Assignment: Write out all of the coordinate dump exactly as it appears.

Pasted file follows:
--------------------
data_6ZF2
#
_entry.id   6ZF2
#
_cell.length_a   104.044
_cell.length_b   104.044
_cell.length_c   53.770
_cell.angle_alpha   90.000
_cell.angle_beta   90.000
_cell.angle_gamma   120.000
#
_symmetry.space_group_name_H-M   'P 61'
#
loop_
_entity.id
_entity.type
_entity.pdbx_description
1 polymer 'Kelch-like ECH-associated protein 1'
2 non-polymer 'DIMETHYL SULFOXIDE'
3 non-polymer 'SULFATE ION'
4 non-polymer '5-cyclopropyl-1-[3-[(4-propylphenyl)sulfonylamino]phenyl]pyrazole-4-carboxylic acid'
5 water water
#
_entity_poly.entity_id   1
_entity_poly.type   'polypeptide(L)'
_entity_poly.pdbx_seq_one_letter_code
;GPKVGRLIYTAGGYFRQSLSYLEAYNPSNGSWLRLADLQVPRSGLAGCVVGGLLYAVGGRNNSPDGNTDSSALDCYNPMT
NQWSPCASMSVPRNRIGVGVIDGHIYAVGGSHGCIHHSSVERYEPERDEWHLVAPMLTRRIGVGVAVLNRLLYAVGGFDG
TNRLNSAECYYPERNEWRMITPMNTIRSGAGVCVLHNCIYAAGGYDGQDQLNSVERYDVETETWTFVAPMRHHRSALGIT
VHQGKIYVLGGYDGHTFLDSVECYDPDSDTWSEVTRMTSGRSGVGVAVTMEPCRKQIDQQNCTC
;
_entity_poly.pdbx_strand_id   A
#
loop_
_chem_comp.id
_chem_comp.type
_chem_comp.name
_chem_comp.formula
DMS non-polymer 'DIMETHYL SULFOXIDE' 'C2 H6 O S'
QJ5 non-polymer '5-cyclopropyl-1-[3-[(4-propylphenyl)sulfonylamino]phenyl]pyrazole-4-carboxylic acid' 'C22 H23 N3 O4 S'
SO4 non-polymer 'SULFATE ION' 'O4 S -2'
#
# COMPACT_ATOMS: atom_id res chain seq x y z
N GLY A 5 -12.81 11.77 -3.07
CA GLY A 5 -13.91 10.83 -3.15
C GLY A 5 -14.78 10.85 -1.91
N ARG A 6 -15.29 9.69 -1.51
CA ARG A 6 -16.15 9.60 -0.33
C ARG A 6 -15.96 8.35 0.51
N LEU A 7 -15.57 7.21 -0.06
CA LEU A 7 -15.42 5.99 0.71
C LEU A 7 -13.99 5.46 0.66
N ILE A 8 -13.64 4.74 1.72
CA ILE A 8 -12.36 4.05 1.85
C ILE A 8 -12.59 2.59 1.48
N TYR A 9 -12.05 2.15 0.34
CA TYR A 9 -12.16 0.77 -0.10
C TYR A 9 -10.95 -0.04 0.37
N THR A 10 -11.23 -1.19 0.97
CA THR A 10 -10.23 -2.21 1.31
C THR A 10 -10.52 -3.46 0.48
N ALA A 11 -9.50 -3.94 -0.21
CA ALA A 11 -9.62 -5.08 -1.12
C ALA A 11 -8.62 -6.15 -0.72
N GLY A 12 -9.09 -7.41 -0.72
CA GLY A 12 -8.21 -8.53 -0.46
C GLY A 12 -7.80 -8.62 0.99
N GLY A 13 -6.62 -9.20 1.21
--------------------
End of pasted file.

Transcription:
data_6ZF2
#
_entry.id   6ZF2
#
_cell.length_a   104.044
_cell.length_b   104.044
_cell.length_c   53.770
_cell.angle_alpha   90.000
_cell.angle_beta   90.000
_cell.angle_gamma   120.000
#
_symmetry.space_group_name_H-M   'P 61'
#
loop_
_entity.id
_entity.type
_entity.pdbx_description
1 polymer 'Kelch-like ECH-associated protein 1'
2 non-polymer 'DIMETHYL SULFOXIDE'
3 non-polymer 'SULFATE ION'
4 non-polymer '5-cyclopropyl-1-[3-[(4-propylphenyl)sulfonylamino]phenyl]pyrazole-4-carboxylic acid'
5 water water
#
_entity_poly.entity_id   1
_entity_poly.type   'polypeptide(L)'
_entity_poly.pdbx_seq_one_letter_code
;GPKVGRLIYTAGGYFRQSLSYLEAYNPSNGSWLRLADLQVPRSGLAGCVVGGLLYAVGGRNNSPDGNTDSSALDCYNPMT
NQWSPCASMSVPRNRIGVGVIDGHIYAVGGSHGCIHHSSVERYEPERDEWHLVAPMLTRRIGVGVAVLNRLLYAVGGFDG
TNRLNSAECYYPERNEWRMITPMNTIRSGAGVCVLHNCIYAAGGYDGQDQLNSVERYDVETETWTFVAPMRHHRSALGIT
VHQGKIYVLGGYDGHTFLDSVECYDPDSDTWSEVTRMTSGRSGVGVAVTMEPCRKQIDQQNCTC
;
_entity_poly.pdbx_strand_id   A
#
loop_
_chem_comp.id
_chem_comp.type
_chem_comp.name
_chem_comp.formula
DMS non-polymer 'DIMETHYL SULFOXIDE' 'C2 H6 O S'
QJ5 non-polymer '5-cyclopropyl-1-[3-[(4-propylphenyl)sulfonylamino]phenyl]pyrazole-4-carboxylic acid' 'C22 H23 N3 O4 S'
SO4 non-polymer 'SULFATE ION' 'O4 S -2'
#
# COMPACT_ATOMS: atom_id res chain seq x y z
N GLY A 5 -12.81 11.77 -3.07
CA GLY A 5 -13.91 10.83 -3.15
C GLY A 5 -14.78 10.85 -1.91
N ARG A 6 -15.29 9.69 -1.51
CA ARG A 6 -16.15 9.60 -0.33
C ARG A 6 -15.96 8.35 0.51
N LEU A 7 -15.57 7.21 -0.06
CA LEU A 7 -15.42 5.99 0.71
C LEU A 7 -13.99 5.46 0.66
N ILE A 8 -13.64 4.74 1.72
CA ILE A 8 -12.36 4.05 1.85
C ILE A 8 -12.59 2.59 1.48
N TYR A 9 -12.05 2.15 0.34
CA TYR A 9 -12.16 0.77 -0.10
C TYR A 9 -10.95 -0.04 0.37
N THR A 10 -11.23 -1.19 0.97
CA THR A 10 -10.23 -2.21 1.31
C THR A 10 -10.52 -3.46 0.48
N ALA A 11 -9.50 -3.94 -0.21
CA ALA A 11 -9.62 -5.08 -1.12
C ALA A 11 -8.62 -6.15 -0.72
N GLY A 12 -9.09 -7.41 -0.72
CA GLY A 12 -8.21 -8.53 -0.46
C GLY A 12 -7.80 -8.62 0.99
N GLY A 13 -6.62 -9.20 1.21